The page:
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Harper's Round Table, July 2, 1895   By:

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[Illustration: HARPER'S ROUND TABLE]

Copyright, 1895, by HARPER & BROTHERS. All Rights Reserved.






The male population of Middleton, Ohio, in the early summer of 186 appeared to consist altogether of old men and boys. True, a few young men, most of them dressed in blue coats with brass buttons, were to be seen on the streets, but nearly all of them carried their arms in slings, and one tall lad of twenty, who had once been the best runner in the village, hobbled along on crutches, with an empty trouser leg pinned up at the knee.

One bright morning three Middleton boys were sitting astride the top rail of a zigzag fence that ran along a hillside at the edge of a thicket of underbrush. A long Kentucky rifle lay across a near by log. One of the boys held in his hand a glass bottle slopped with a bit of rag. Another had on a leather belt with "U.S." on the brass plate upside down. The third boy was digging at the rail with a dull jackknife.

"I came near to running away and goin' as a drummer boy," said the youngster with the belt, "but they wouldn't take me on account of my age. I'll be old enough this fall," he added. "Then you'll see."

"Your mother wouldn't let you go, Skinny," said the boy with the bottle. "She told Grandad that two was enough."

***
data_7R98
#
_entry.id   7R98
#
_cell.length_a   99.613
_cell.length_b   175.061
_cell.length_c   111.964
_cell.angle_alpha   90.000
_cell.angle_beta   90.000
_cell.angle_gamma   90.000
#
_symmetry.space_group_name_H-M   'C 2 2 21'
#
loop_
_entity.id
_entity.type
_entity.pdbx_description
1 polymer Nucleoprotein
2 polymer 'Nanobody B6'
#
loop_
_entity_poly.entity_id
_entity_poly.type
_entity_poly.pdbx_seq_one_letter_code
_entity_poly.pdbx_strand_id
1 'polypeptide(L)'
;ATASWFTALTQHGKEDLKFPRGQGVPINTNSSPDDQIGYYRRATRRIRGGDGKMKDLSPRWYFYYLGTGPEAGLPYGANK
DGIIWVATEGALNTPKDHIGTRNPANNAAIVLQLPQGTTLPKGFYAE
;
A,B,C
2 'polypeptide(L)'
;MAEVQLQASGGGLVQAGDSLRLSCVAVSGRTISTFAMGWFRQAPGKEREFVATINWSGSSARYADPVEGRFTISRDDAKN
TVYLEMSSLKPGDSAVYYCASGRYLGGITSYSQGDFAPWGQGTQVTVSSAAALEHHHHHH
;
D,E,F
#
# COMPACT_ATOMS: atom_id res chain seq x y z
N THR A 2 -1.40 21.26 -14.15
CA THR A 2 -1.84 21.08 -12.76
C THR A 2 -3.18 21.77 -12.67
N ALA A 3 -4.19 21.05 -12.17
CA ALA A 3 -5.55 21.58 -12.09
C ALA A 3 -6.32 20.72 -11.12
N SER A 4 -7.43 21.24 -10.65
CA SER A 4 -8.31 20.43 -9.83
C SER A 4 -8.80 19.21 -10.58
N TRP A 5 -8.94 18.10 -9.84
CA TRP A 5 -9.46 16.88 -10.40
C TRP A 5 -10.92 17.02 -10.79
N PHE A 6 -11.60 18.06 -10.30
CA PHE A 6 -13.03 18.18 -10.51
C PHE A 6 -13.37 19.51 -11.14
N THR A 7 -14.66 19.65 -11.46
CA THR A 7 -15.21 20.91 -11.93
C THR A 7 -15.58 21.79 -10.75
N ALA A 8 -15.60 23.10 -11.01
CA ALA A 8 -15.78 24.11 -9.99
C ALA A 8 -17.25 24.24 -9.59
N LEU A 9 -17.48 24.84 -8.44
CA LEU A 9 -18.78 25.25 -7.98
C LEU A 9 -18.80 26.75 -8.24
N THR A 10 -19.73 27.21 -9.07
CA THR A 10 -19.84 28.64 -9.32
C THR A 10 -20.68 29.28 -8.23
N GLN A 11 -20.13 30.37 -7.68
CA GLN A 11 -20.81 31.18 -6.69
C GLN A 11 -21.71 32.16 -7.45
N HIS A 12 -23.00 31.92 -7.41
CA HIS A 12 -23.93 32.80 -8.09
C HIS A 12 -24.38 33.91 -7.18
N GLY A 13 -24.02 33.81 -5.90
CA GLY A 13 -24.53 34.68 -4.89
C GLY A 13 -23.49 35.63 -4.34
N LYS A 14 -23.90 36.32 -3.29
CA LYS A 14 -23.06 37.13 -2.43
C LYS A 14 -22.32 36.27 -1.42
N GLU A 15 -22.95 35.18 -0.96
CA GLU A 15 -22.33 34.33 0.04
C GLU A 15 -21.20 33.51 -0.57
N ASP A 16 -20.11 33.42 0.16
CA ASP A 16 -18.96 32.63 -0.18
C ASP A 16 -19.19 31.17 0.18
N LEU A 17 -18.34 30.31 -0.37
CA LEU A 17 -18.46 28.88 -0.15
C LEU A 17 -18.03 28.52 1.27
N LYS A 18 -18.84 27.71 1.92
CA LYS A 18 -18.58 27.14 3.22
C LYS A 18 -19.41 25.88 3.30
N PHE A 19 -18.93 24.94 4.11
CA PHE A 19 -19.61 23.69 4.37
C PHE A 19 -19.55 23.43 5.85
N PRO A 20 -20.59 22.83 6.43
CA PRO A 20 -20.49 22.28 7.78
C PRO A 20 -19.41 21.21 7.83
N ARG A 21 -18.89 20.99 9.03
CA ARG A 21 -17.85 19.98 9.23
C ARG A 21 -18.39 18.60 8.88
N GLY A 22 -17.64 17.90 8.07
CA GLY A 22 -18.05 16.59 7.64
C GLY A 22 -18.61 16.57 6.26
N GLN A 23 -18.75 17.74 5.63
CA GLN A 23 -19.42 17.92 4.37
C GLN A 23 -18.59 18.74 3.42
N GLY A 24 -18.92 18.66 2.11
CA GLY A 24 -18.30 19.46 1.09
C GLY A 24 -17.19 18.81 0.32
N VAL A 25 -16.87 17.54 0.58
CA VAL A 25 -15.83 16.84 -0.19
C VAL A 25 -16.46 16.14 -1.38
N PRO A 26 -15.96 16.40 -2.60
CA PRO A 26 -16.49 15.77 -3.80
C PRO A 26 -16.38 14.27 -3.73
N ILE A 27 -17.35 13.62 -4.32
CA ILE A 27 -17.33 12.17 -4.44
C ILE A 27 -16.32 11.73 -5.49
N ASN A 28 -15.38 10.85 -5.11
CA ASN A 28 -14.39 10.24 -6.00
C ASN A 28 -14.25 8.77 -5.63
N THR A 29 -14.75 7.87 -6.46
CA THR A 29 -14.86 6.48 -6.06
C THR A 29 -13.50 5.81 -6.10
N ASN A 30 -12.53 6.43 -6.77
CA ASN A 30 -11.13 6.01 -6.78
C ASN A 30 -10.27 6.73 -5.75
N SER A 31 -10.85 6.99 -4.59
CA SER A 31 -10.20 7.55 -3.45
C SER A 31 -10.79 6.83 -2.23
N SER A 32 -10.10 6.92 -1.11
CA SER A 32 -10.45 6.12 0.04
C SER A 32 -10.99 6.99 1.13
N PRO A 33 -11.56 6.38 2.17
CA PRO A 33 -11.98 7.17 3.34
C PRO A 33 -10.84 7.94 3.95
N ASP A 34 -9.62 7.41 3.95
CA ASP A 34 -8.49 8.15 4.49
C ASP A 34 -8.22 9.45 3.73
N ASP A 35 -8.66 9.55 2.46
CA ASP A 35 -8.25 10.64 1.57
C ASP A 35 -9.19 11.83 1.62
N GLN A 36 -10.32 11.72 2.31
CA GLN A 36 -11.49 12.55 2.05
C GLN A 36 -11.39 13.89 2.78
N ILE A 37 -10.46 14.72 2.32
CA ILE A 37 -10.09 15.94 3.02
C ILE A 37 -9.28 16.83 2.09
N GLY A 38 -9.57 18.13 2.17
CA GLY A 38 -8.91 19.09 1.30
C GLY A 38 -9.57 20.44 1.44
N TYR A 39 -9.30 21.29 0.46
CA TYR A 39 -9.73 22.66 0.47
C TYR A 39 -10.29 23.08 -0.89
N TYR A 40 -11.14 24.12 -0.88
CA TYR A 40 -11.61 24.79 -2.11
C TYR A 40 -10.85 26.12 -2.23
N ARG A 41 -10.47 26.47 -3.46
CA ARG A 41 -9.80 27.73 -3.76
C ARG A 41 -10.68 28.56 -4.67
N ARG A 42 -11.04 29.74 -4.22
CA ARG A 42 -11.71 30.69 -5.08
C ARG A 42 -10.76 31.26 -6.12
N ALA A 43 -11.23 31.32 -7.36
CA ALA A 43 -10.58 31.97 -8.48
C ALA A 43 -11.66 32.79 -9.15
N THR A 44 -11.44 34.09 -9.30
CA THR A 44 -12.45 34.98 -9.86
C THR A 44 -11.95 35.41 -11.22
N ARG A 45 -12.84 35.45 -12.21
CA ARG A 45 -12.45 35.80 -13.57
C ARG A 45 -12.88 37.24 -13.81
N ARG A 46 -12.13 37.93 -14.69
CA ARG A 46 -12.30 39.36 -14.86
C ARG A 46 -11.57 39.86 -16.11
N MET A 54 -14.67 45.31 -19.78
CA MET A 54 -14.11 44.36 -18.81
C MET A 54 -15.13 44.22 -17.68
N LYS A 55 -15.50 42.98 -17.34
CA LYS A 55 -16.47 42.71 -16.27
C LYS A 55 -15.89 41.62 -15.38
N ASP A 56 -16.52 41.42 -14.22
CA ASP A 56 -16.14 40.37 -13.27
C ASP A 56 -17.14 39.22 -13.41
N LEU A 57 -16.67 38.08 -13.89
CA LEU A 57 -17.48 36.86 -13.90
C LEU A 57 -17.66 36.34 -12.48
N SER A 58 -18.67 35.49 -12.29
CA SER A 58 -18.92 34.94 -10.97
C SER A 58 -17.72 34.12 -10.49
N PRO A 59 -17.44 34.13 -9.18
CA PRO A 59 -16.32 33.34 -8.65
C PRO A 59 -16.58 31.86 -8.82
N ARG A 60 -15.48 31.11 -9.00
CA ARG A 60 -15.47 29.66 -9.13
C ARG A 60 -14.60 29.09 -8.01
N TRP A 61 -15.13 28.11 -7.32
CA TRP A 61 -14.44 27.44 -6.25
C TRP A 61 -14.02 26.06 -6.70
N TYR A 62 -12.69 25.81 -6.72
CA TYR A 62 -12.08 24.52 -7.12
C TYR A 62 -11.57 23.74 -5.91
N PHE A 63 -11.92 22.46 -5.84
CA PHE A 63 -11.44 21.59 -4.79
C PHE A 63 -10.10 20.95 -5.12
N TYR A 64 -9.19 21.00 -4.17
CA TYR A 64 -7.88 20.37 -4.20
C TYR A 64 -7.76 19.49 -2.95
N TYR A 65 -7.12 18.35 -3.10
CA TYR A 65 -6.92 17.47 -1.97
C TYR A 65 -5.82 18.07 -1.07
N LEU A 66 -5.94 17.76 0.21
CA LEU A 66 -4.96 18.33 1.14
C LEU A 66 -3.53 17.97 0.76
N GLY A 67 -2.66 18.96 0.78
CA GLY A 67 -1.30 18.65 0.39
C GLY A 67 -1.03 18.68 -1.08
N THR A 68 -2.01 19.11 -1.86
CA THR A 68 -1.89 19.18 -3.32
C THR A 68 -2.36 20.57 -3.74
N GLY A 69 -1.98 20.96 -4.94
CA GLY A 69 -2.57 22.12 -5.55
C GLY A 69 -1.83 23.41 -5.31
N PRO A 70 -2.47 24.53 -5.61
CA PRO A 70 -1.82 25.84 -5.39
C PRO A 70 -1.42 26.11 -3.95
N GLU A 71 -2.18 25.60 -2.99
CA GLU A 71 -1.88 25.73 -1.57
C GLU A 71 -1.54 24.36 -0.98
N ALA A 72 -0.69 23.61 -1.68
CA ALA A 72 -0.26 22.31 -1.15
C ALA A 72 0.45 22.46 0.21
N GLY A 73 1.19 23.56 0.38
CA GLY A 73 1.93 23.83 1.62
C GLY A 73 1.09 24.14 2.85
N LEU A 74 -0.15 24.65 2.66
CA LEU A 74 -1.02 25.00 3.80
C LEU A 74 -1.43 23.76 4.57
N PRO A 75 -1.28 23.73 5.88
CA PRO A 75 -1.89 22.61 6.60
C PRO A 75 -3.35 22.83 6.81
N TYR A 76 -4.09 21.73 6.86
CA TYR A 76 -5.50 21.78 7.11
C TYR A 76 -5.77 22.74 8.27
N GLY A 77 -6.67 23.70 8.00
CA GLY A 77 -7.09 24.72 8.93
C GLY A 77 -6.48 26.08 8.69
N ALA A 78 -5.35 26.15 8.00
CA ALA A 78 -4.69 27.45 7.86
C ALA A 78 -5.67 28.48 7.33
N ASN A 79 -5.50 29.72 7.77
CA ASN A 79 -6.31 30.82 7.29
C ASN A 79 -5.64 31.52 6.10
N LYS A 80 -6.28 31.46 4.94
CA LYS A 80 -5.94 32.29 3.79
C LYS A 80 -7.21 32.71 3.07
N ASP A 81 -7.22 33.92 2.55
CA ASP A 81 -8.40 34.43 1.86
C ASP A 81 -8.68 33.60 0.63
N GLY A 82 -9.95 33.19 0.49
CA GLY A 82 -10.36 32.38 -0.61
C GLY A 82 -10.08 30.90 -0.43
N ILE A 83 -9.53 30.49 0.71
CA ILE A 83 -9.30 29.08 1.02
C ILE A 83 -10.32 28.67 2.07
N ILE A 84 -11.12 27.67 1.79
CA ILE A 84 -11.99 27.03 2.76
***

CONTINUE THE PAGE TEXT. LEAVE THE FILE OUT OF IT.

"Father'd let me go if he warn't with Sherman," said Skinny, "and brother Bill said I drummed good enough."

"My father wants me to stay home and look after ma," the second boy sighed. There had been no news of his father for six months, now.

"I've got a letter from Alfred, written jes before he was taken prisoner, I guess," said the third boy, closing his knife. He drew out of his pocket an envelope with the picture of an American flag on it.

"Go on and read it to us," said the oldest boy, wriggling himself up closer. And Hosmer Curtis began following the words with his thumb:


"DEAR BROTHER, I wish I was to home to night, with you all sitting in the kitchen, and mother reading to us the way she used to, rather than being here. I am writing this by moonlight mostly, as it is getting late. We have had a big fight all day, but drove the Rebs back across a crick into a swamp, where we captured a lot of them stuck in the mud. I am dreadful sorry to say that Tom Ditchard was killed. Poor Tom! I suppose the home papers will tell all about it; he was shot fording the crick. I have his watch; he gave it to me to bring back home. I hope I shall do so. To morrow we will move westward to head off Morgan, I guess; I hope we won't march far, for my boots are all worn out, and my feet are sore. But I am well; love to all, and kiss mother. I wrote her two days ago.

"Your affec brother, ALFRED.

"P.S. The Fourth of July will soon be here. I suppose you will have no fireworks, though perhaps we shall. Good by."

"I don't know as I'd like to be a soldier," said the boy with the gunpowder bottle he was also the proud possessor of the long rifle. "'Tisn't so much fun, I guess. Think so, Skinny?"

"You're a 'fraid cat," returned the boy with the belt. "That's what you are, Will Tevis."

The other flushed, but said nothing; he was by far the smallest of the three.

"How do you know Alfred was captured?" said the thin one, after a silence of a minute.

"He was on the missing list that's all we know," said Hosmer, putting the letter back into his pocket.

"It will be the Fourth in two days, now," remarked Skinny, as if to change the subject. "But I hain't heard any talk about any celebration."

"Let's have one all to ourselves," suggested Hosmer.

"What with?" asked the smallest boy. "I guess this is all the gunpowder there is in town." He held up the bottle... Continue reading book >>

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